The Day The Circus Came Into Town

Yes, it's almost upon us. The Greatest Circus On Earth is about to come to London.

But of course, I can't mention the name of this epoqueic event in case I'm sued for abusing their brand.

Inevitably, it is a dichotomy: promoting goodwill and the best aspects of human achievement, it hides a grubby underbellly of self-promoted officials who line their nests and live in luxury that a third world dictator can only dream of.

It's an obscene, veritable Gomorrah of unrequired building and infrastructure investment that will no doubt lead to decades of public enquiries and regrets.

Many Londoners are deeply cynical and a fair proportion have booked their way out of town for the duration, much as the residents of Notting Hill leave when they have one of the best carnivals in the world on their doorstep. We Londoners are a cynical, reticent bunch.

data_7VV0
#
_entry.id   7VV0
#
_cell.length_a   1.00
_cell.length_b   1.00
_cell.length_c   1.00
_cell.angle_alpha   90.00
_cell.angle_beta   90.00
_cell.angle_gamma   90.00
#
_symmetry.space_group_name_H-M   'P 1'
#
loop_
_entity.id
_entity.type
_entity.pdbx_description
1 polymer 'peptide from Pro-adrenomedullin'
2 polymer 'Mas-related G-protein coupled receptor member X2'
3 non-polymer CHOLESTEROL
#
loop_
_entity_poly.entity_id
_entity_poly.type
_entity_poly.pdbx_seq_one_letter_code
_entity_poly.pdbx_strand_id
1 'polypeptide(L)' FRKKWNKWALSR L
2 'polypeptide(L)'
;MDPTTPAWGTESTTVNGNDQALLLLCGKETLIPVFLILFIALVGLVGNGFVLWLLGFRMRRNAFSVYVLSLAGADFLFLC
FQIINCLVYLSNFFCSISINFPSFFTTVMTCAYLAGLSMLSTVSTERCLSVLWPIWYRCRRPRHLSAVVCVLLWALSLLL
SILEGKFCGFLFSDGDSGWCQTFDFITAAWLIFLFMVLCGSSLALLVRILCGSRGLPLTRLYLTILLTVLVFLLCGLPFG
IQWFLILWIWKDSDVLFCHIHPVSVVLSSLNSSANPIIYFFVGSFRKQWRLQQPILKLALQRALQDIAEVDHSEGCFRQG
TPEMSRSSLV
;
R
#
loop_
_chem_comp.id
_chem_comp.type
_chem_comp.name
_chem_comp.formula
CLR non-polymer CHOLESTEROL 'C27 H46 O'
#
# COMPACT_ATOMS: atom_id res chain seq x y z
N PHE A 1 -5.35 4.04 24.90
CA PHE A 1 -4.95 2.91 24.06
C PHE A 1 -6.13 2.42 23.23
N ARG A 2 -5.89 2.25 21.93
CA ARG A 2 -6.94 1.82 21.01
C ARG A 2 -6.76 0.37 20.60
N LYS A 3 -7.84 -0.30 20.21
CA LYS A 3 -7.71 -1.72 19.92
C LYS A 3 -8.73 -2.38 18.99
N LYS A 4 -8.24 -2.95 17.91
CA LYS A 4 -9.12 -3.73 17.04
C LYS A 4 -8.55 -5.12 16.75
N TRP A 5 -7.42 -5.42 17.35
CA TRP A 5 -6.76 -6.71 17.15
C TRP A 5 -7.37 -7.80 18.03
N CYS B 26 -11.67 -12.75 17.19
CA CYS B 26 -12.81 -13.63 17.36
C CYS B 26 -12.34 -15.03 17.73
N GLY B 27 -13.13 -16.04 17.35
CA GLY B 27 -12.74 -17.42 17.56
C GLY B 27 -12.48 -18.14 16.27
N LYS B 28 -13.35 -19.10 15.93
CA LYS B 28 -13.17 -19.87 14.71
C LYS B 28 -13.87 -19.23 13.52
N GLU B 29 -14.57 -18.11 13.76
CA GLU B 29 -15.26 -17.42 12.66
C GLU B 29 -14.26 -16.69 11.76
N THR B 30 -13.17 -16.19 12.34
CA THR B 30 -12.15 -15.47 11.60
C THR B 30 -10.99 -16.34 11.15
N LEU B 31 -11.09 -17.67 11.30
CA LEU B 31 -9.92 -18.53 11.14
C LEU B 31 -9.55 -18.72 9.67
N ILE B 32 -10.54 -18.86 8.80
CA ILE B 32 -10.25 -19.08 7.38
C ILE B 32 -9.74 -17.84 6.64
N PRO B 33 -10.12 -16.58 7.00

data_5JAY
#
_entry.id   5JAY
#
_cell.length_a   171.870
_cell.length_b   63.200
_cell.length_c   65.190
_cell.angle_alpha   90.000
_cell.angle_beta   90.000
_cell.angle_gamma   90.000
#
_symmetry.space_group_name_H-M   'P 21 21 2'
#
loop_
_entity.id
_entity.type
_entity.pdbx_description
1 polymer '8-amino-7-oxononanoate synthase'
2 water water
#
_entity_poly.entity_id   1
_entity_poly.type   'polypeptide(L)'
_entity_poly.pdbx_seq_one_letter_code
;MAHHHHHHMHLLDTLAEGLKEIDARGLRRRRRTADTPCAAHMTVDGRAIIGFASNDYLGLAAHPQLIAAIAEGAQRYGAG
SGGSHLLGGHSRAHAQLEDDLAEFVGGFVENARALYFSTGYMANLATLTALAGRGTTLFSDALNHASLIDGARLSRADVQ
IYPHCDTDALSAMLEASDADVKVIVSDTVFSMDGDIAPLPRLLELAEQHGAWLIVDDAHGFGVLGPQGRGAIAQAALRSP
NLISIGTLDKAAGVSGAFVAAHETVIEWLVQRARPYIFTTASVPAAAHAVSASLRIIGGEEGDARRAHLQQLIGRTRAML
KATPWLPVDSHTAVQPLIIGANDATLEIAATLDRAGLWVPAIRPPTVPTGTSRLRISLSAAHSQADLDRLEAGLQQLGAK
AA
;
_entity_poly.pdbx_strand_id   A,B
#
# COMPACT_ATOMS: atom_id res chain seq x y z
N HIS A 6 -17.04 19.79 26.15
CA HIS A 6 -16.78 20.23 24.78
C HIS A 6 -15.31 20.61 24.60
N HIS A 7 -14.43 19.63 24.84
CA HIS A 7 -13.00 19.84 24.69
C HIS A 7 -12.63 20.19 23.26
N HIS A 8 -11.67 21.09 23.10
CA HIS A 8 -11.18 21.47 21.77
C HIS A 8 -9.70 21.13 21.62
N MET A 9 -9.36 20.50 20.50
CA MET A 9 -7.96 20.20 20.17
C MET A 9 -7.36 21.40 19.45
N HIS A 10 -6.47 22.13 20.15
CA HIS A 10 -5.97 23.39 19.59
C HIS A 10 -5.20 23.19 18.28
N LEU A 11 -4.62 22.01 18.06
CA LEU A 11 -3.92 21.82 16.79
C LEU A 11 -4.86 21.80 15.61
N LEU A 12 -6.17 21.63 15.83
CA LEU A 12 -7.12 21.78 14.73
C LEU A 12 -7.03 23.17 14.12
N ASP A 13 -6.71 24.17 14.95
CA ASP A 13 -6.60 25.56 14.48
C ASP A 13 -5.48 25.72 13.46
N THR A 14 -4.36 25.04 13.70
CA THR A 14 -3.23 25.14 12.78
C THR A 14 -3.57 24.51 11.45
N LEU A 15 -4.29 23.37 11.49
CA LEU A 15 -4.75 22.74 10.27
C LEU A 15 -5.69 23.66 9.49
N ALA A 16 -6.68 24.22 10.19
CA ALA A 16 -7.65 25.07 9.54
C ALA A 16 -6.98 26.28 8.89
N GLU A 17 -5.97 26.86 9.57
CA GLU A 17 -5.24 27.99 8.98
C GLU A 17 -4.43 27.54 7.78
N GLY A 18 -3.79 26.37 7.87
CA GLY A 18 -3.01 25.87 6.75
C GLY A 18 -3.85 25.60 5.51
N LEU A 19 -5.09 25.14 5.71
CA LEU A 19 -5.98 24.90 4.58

We're in the second quarter of a double dip recession, the bus drivers and on strike today, after our doctors went on strike yesterday. And our Government is made up of such a bunch of clowns that the organisers won't need to bring their own.

But as the performers begin to gather and they put the last touches to the big top; as the media scrum arrives and the roads get blocked off, there's an eager sense of anticipation that only the second biggest televised event on earth can bring.

It's a circus built by television for television, but I'll actually be there for once.